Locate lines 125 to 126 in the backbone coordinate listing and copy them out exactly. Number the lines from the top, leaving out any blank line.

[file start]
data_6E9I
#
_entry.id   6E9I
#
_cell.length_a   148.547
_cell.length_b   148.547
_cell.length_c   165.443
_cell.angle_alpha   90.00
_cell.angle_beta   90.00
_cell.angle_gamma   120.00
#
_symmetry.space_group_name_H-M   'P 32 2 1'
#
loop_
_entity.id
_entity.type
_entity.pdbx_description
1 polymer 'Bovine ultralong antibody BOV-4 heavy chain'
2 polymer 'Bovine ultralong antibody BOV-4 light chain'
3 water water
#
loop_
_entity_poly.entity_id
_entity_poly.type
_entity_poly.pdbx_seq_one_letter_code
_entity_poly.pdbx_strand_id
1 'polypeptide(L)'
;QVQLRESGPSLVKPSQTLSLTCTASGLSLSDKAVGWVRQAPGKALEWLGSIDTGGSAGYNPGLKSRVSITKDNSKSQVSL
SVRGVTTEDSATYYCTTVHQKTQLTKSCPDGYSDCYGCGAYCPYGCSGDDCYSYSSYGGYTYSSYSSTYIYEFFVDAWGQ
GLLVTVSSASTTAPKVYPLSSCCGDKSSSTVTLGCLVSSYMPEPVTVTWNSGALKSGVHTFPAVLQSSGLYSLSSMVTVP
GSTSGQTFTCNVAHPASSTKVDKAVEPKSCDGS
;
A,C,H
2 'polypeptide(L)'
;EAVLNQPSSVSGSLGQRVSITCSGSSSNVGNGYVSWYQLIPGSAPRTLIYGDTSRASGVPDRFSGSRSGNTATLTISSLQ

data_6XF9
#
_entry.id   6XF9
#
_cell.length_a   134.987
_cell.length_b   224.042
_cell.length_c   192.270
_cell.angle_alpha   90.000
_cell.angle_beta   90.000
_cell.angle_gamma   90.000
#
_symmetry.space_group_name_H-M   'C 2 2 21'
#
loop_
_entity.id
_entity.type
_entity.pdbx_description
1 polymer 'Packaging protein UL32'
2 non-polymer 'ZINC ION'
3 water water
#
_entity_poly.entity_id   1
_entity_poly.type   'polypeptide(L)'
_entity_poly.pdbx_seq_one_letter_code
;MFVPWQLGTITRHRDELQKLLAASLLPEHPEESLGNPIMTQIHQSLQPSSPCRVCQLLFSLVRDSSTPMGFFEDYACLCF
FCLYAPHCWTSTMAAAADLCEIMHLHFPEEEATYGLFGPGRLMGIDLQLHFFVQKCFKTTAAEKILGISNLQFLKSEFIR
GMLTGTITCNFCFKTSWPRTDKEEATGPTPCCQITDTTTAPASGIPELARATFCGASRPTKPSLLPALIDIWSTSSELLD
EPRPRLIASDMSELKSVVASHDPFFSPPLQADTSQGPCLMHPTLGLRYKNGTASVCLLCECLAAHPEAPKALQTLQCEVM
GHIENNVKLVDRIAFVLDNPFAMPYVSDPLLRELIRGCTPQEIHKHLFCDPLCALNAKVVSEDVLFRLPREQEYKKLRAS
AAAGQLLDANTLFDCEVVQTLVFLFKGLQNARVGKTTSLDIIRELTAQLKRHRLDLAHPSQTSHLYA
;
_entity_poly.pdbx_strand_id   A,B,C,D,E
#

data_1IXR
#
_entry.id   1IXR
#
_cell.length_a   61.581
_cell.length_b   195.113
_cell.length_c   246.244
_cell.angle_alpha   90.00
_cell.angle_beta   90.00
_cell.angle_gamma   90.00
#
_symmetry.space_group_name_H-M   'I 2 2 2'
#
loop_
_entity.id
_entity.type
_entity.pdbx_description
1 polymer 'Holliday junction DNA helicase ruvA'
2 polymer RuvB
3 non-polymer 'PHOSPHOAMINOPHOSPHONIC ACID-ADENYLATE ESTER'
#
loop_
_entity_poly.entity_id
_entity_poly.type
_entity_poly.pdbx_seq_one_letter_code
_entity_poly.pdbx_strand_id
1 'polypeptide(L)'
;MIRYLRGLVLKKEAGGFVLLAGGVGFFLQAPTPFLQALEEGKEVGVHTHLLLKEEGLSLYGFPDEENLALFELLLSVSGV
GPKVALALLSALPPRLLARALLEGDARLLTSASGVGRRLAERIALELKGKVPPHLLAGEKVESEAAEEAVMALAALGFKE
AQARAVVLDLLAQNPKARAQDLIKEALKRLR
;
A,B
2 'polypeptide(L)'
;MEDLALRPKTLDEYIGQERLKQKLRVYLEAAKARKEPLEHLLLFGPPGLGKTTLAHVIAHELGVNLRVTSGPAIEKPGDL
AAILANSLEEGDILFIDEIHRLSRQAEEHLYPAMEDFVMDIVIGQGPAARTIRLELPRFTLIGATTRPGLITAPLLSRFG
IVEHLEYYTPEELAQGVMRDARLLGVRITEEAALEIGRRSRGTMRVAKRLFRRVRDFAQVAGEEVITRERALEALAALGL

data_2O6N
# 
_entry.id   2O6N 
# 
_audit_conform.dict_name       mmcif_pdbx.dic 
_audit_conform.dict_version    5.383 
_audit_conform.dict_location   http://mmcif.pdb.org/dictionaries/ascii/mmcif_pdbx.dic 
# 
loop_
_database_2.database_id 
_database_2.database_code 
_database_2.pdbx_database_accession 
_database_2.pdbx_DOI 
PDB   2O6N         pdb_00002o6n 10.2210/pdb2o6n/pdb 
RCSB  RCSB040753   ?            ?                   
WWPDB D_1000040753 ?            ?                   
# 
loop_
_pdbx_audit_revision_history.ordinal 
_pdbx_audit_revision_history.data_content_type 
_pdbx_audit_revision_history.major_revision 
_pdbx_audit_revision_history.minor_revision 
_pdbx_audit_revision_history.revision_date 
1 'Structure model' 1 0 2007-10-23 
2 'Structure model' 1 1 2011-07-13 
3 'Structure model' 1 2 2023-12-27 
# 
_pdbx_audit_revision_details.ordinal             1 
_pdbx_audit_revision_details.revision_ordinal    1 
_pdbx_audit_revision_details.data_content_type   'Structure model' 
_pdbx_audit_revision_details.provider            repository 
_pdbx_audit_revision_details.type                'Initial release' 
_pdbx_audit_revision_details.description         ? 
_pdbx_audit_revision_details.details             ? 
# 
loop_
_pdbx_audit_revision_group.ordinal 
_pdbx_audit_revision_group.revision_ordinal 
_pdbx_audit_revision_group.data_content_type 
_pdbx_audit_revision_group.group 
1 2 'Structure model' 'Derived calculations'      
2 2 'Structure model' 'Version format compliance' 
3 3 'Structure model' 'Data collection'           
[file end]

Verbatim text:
_pdbx_audit_revision_history.major_revision 
_pdbx_audit_revision_history.minor_revision 